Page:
Kayla Pesek was two for three at the plate for Redmond.
The Lady Panthers scrapped through two games against the top of the Central Valley Conference May 1 and came away with a 2-0 win over league-leading West Salem.
It was Redmond's fourth win of the season against Central Valley Conference opponents.
Redmond scored two runs in the top of the first inning on a two-run double by Brandy Knowles, and Jessica Fedoris pitched a two-hit shutout the rest of the way to give Redmond the win.
It was West Salem's second loss of the year in the CVC and fourth loss over all.
In the first game of the day, Redmond gave up seven hits, but allowed only one run in a 1-0 loss to South Salem, which is ranked second in the CVC.
Pitcher Dara Kosanke had a double in the game.
Redmond lost 7-2 to McNary April 28.
Redmond plays its last game of the season Monday, May 12, at home against South Salem.

Redmond obituaries

Mel Courter
A celebration of life for Mel Courter will be held on his birthday, May 10, at the family home, 1650 Sw 17th. The celebration will begin at 11 a.m.; come dressed for a picnic.

Richard Dale Showalter
Sept. 30, 1931-April 26, 2008
Redmond resident Richard Showalter, 76, died April 26, 2008.
A graveside service was held May 5 at Redmond Memorial Cemetery.
Mr. Showalter was born Sept. 30, 1931, in Huntington Park, Calif., to Dale Gibson and Dorothy Lucille (Robinson) Showalter.
He worked in retail for JC Penney, as buyer and in the stores. Later he worked for the Pendleton Woolen Mills for more than 30 years. He enjoyed travelling the west coast and his sales stops in Hawaii. As a young man he also enjoyed fast cars,which he owned and raced with friends.
Mr. Showalter played golf and was a big sports fan, enjoying following different teams. His grandson played football at an Oregon college this year, something he was very proud of. He was a quiet man who enjoyed morning walks with his dog Pixie, He liked cooking and barbecues and he did most of the cooking at home.
He cared for his wife, Glenda, cooking, cleaning and caring for her with little fuss. He spent holidays and special occasions with at his stepson's house in Redmond. He liked to garden and keep everything neat and tidy. He looked at investing as a hobby and had a long relationship with his stockbrocker, Walt. He was well-respected in his business and put loyalty at the top of his list.
He was a member of the Elks club.
Survivors include his wife Glenda of Redmond, Ore.; sons Richard Dennis of Portland and Douglas James of Balboa Island, Calif.;brother Gary Showalter of Arizona, and six grandchildren. Arrangements were made by Redmond Memorial Chapel.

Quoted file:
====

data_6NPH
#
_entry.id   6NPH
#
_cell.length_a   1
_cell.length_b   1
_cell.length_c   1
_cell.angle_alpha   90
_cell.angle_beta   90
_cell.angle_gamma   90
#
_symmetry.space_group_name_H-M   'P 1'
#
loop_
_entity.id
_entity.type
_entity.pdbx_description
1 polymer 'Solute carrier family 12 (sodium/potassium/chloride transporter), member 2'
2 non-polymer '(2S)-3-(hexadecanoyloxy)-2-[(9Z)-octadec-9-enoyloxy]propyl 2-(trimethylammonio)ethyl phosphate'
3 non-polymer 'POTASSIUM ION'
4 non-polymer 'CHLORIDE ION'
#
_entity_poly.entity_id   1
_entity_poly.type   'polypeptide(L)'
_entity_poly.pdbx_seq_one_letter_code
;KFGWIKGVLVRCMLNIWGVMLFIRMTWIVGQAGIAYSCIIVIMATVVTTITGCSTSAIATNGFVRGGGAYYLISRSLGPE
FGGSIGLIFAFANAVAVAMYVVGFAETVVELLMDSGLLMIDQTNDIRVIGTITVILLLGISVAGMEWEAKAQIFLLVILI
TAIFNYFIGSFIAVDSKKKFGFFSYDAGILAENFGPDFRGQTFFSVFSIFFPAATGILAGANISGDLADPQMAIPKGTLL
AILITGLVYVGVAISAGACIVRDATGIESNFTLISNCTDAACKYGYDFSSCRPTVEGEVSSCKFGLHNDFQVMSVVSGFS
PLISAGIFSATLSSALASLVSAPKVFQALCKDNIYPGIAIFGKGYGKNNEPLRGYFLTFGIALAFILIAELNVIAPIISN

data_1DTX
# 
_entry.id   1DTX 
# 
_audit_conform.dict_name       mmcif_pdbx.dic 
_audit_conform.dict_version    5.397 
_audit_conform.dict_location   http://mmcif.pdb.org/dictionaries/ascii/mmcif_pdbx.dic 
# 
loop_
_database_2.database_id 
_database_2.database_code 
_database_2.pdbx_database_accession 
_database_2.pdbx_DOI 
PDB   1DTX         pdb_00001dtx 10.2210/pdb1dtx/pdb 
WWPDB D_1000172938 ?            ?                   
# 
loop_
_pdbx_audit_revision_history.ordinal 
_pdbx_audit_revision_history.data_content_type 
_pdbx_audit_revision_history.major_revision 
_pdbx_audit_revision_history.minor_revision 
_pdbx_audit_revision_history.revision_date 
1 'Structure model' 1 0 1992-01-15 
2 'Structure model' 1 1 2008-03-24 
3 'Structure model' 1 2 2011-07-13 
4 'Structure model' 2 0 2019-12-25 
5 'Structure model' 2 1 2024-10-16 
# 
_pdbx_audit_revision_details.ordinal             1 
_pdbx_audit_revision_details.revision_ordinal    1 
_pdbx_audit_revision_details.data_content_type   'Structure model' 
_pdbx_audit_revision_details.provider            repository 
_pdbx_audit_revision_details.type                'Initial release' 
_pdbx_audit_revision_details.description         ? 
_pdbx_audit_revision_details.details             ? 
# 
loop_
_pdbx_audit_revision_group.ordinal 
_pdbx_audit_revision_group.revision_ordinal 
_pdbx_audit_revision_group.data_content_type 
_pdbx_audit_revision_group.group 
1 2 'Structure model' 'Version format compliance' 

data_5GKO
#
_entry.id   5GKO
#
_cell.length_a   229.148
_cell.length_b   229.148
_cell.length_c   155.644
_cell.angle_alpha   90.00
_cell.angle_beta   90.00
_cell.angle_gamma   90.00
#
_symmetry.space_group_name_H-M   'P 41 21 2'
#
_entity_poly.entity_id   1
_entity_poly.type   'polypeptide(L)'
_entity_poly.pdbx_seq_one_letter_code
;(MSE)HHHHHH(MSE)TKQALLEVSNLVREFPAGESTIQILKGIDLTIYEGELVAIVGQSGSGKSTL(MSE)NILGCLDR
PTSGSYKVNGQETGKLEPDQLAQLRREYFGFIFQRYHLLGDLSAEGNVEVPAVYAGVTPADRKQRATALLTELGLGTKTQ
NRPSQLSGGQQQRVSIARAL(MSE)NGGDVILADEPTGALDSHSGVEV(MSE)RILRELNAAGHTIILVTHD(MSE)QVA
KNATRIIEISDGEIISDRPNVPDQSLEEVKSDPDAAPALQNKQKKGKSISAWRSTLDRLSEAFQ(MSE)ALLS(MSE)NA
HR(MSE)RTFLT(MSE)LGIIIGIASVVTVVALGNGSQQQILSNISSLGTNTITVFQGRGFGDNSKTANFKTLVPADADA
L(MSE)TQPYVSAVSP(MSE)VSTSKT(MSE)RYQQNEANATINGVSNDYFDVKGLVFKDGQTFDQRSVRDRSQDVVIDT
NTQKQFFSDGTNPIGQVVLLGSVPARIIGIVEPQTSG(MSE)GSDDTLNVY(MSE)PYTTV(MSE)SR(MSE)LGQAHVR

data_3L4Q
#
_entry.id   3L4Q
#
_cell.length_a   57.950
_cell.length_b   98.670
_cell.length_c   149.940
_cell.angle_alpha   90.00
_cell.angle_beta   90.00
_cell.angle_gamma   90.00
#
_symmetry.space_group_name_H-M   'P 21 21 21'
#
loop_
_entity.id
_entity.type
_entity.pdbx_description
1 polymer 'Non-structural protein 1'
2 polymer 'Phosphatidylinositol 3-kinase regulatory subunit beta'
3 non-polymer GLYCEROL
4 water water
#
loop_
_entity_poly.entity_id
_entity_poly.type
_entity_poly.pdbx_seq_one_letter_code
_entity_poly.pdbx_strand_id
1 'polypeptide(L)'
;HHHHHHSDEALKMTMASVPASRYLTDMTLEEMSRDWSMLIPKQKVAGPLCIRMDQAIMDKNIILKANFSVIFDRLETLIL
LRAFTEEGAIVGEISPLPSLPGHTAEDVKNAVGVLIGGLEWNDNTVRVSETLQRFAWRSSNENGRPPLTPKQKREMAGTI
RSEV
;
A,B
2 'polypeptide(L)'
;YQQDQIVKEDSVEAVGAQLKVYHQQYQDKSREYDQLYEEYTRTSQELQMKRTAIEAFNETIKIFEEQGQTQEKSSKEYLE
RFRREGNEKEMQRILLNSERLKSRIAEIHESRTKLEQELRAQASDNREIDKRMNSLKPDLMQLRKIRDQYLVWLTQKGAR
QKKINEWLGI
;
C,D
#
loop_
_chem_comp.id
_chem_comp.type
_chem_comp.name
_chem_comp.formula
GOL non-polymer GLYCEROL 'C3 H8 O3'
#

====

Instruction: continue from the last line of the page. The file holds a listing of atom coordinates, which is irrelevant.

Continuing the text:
Mary Louise Schas
May 13, 1963-May 1, 2008
Mary Louise Schas, 44, of Powell Butte, died May 1, 2008.
A funeral service will be held Thursday, May 8, 10 a.m., at the Powell Butte Christian Church. A graveside service will follow at 11 a.m., in the Powell Butte Cemetery.
Mrs. Schas was born May 13, 1963, in Lafayette, Ind., to Frank and Phyllis Farrester. She married Jim Schas on Sept. 18, 1986. She attended the Oregon Institute of Technology in Klamath Falls and was a certified medication aide. She moved to Powell Butte in 1992.
She was a member of the Pentecostal Faith and alumni of OIT. She loved being a mother and enjoyed playing bingo with her friends.
Survivors include her husband Jim Schas of Powell Butte; father Frank Farrester of Salem; sons David and Ryan Schas of Powell Butte; brothers Alan and Chuck Farrester, both of Lafayette, Ind.; and sisters Helen Krummrich and Carolyn Farrester, both of Lafayette, Ind. She was preceded in death by her mother, a son and a daughter.
Memorial contributions can be made to the American Diabetes Association.
Niswonger-Reynolds Funeral Home handled the arrangements.


Dave A. Gridley
Nov. 4, 1931-April 25-2008

Longtime Redmond resident Dave A. Gridley, 72, died of cancer April 25, 2008.
A celebration of life service was held at the Redmond Grange Hall May 2. A graveside service was held in the Redmond Memorial Cemetery.
Mr. Gridley was born Nov. 4, 1935, in Redmond to Roland and Thelma (Goodrich) Gridley. He grew up in Sisters and graduated from Sisters High School in 1954. He was a star athlete at Sisters High School, participating in baseball, basketball, football and track. He won second in state in the high jump and was the first Sisters athlete to play in the Shriner’s East-West Allstar football game when it was six-man football. He played quarterback and held many athletic records at Sisters High School. He married Leona Pepperling in Sisters on Dec. 18, 1954. He joined the Army in 1955 and was stationed in Germany for 14 months. He played basketball on the Army team. He lived in California for a few years and lived in Madras for 14 years. He lived in Redmond for the past 36 years. He worked as a line foreman for Central Electric Co-op for more than 30 years and retired in 1997.
He was a member of the Elks and the VFW. He participated in many rodeos and won second place in bulldogging at the Sisters Rodeo. He would drag race at the Madras Speedway and enjoyed attending national rodeo finals in Las Vegas. He was an avid bowler and enjoyed hunting and fishing. He loved his animals, especially his cats Louie and Nip.
Survivors include his wife Leona of Redmond; daughter Victoria Grensky of Jacksonville; sons Steve of Tasmania, Australia, Mickey of Seattle, Wash., and Bob of The Dalles; sisters Sharon Gibson of Joseph, and Sherry Van Leuben of Elgin; and eight grandchildren. He was preceded in death by his parents.
Memorial contributions can be made to the Sisters High School Athletic Department, 1700 W. McKinney Butte Rd., Sisters, 97759, or the Redmond High School Athletic Department, 675 S.W. Rimrock Dr., Redmond, 97756.
Autumn Funerals of Redmond handled the arrangements.